To Part One
Continued from yesterday ...
||Michael chose to paint the interior of the buoyancy compartments. Looks great.
It must be restated that the plywood Michael used to build the Ultra-Pram was of very good quality, and probably heavier than the conventional ACX Grade recommended. It is also probably why he had trouble bending the plywood around the lower curve of the aft module, as harder grade multi-layer plywood is more resistant to this type of forming.
Another mention is the necessity for sealing the plywood in the buoyancy compartments. As noted, Michael chose to use a good quality paint, and it not only seals the wood, but looks good too. I usually recommend Thompsons Water Seal, as it penetrates the wood and adds an extra measure of moisture protection. It does have a down side, and that is it must be allowed to dry for 48 hours after application, and then all treated surfaces should be lightly sanded, if a finish is to be applied, such as paint or varnish. Otherwise, the Thompsons may prevent the finish from sufficiently adhering to the hull surface, and may peel over time.
This is a good view of the Rear Module nearing completion. The buoyancy compartment is sealed, the joints are all Taped and Glued, the gussets at the bulkhead are in place, and some panels have been sanded smooth. As the following photo shows, placement of the plywood seats is critical to comfort, and Michael has insured nothing comes undone by securing the seats with pegs, to prevent them shifting in rough waters.
The old saying that "A picture is worth a thousand words" is sure proven here.
Michael's Grandson is as anxious as he is to get this thing in the water. My guess is that all Australians are just naturally sea goers, and he is no exception.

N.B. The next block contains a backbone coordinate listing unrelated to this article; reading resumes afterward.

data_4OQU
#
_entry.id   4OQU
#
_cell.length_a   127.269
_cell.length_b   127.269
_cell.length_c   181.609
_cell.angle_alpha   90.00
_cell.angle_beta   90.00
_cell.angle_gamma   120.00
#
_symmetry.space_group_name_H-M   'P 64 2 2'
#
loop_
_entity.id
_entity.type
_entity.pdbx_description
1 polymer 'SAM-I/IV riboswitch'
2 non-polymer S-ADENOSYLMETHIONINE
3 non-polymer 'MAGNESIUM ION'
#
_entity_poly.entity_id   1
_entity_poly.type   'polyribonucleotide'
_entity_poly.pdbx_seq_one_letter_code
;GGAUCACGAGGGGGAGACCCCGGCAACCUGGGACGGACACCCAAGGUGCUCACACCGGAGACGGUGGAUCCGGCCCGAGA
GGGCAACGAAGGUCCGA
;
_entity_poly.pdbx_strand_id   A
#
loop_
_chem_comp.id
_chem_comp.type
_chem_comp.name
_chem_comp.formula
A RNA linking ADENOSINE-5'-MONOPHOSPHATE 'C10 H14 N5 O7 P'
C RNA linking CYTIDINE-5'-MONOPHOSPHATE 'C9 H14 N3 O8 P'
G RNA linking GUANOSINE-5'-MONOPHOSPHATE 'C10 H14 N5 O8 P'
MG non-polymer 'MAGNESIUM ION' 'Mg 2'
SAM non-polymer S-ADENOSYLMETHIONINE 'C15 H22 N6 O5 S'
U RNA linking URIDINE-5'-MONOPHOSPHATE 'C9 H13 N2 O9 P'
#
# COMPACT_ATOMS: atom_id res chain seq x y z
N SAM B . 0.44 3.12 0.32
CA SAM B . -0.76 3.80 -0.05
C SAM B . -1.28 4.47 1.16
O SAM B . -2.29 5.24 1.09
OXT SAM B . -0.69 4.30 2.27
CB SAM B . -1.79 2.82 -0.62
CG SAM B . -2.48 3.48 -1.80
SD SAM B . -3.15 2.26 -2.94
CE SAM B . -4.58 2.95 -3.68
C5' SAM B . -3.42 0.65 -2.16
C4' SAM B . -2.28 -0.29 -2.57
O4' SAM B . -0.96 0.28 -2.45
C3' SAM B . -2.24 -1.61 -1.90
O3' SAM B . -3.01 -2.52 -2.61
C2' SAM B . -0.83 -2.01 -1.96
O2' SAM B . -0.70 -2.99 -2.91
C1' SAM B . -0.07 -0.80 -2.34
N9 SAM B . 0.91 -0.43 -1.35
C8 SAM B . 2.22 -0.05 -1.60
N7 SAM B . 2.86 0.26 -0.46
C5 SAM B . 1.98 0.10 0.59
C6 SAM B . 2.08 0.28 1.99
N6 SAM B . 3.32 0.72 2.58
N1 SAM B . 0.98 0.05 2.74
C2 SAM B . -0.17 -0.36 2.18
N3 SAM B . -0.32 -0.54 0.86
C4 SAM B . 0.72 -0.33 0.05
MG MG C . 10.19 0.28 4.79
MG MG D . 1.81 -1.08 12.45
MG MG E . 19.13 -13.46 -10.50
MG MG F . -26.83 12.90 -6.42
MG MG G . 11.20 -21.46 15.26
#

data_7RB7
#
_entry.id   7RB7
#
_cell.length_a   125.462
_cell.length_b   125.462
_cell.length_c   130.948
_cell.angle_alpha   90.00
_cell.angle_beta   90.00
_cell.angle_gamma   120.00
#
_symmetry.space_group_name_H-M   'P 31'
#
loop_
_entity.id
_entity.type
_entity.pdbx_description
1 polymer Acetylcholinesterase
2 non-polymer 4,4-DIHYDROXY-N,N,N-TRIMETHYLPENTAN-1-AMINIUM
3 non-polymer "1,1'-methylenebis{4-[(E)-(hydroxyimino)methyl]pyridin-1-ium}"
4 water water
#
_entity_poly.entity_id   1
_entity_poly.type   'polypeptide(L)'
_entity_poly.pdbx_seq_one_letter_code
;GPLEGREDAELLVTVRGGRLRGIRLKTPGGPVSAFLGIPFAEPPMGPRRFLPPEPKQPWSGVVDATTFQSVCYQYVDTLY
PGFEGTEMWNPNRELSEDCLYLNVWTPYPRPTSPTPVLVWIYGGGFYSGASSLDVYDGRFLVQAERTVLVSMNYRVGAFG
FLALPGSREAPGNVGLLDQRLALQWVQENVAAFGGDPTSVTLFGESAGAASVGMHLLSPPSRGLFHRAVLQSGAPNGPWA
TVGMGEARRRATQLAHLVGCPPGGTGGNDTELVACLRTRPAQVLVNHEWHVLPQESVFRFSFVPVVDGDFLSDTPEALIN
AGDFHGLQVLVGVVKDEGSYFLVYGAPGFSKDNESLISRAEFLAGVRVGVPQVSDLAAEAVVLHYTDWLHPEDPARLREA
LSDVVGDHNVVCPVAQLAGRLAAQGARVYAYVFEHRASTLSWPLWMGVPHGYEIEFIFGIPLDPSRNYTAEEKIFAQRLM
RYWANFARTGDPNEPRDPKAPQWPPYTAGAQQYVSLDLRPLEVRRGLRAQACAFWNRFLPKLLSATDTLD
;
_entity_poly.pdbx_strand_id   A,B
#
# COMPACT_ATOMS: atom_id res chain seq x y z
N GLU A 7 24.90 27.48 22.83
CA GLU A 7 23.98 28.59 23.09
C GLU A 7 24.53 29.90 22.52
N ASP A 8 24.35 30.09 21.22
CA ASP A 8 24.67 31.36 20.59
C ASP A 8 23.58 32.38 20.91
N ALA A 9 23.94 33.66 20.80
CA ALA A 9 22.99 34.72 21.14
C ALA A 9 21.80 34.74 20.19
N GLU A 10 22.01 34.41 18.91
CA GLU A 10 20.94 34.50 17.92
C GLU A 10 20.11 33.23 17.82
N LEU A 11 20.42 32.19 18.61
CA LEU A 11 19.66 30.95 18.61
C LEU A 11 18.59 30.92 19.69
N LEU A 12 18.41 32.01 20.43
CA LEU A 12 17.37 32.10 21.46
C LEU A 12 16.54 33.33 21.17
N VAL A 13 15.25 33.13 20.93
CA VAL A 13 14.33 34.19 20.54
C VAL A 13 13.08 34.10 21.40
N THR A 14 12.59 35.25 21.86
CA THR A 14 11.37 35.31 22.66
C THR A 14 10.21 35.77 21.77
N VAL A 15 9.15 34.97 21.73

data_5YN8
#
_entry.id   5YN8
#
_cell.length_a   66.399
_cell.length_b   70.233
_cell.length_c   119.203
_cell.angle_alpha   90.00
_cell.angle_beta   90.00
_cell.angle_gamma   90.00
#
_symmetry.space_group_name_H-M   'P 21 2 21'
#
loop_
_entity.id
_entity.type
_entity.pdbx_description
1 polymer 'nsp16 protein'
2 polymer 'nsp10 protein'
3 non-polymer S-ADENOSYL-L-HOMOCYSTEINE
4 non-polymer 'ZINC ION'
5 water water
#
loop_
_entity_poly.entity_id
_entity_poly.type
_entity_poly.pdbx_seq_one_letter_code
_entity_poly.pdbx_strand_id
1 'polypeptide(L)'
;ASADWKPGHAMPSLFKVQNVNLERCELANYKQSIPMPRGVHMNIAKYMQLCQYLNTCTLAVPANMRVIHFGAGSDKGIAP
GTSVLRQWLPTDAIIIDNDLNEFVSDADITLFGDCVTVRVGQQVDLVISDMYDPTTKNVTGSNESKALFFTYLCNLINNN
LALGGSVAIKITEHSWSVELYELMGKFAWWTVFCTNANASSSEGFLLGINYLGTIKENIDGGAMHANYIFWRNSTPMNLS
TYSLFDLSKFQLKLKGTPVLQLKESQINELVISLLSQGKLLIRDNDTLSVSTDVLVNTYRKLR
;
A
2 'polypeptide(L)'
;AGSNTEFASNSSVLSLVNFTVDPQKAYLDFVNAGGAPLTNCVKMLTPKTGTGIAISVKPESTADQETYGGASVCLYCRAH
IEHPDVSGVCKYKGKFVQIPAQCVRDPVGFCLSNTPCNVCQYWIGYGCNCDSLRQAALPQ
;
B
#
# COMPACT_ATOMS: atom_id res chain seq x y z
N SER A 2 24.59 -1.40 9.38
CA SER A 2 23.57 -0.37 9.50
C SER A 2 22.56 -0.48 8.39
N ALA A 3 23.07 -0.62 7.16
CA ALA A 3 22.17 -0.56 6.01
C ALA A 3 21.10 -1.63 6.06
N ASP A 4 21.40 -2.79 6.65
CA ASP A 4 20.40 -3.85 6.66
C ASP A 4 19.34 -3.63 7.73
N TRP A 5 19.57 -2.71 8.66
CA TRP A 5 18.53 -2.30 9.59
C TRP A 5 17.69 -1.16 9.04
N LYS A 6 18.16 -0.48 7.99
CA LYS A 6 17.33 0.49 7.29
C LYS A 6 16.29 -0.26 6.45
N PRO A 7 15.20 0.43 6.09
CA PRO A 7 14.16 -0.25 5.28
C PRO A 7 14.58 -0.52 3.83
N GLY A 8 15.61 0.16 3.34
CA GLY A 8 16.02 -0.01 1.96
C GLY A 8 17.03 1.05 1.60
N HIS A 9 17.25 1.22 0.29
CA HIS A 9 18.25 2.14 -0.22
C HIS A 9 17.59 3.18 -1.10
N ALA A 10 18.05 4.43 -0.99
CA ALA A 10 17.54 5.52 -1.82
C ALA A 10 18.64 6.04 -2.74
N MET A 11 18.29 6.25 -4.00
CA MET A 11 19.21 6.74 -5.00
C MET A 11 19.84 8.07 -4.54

As Michael will describe later, the little boat is stable and the high sides provide a good degree of confidence. Don't forget, this will be a salt water craft, and subject to the whims of the ocean. As a result, the bottom will be clad in epoxy, for better protection and hull longevity.
Are we ready to go fishing yet?
Looking in the background of the picture, you can tell immediately that Michael is a craftsman. Good tools abound, indicating a can-do person, and even a car door is no problem when it comes to repairs. I have commented to him that I envied his wonderful clamps, and the degree of finish applied to all the cuts and fittings. Big round holes (I mean round, not jagged), how does he do it ? Patience, I guess.
This is a photo of the bottom of each module, showing the epoxy coating. The necessity for this is the intended use of the Ultra-Pram in the ocean and its tributaries. The skids serve double duty as protection for the underside, and as additional support for the standing area above.
Bottom of hull modules epoxied and skids fitted.
At this point in construction Michael will take time to step back again and inspect all the work that has brought him to this finishing stage. Some things were difficult, to say the least, but with perseverance and determination, he has succeeded in building his first boat. I wish to thank Michael for choosing one of my designs as a first build, and for the fine work displayed in these photos.
The next pages will show the finishing paint scheme, and in water views, as well as a few words about the maiden voyage.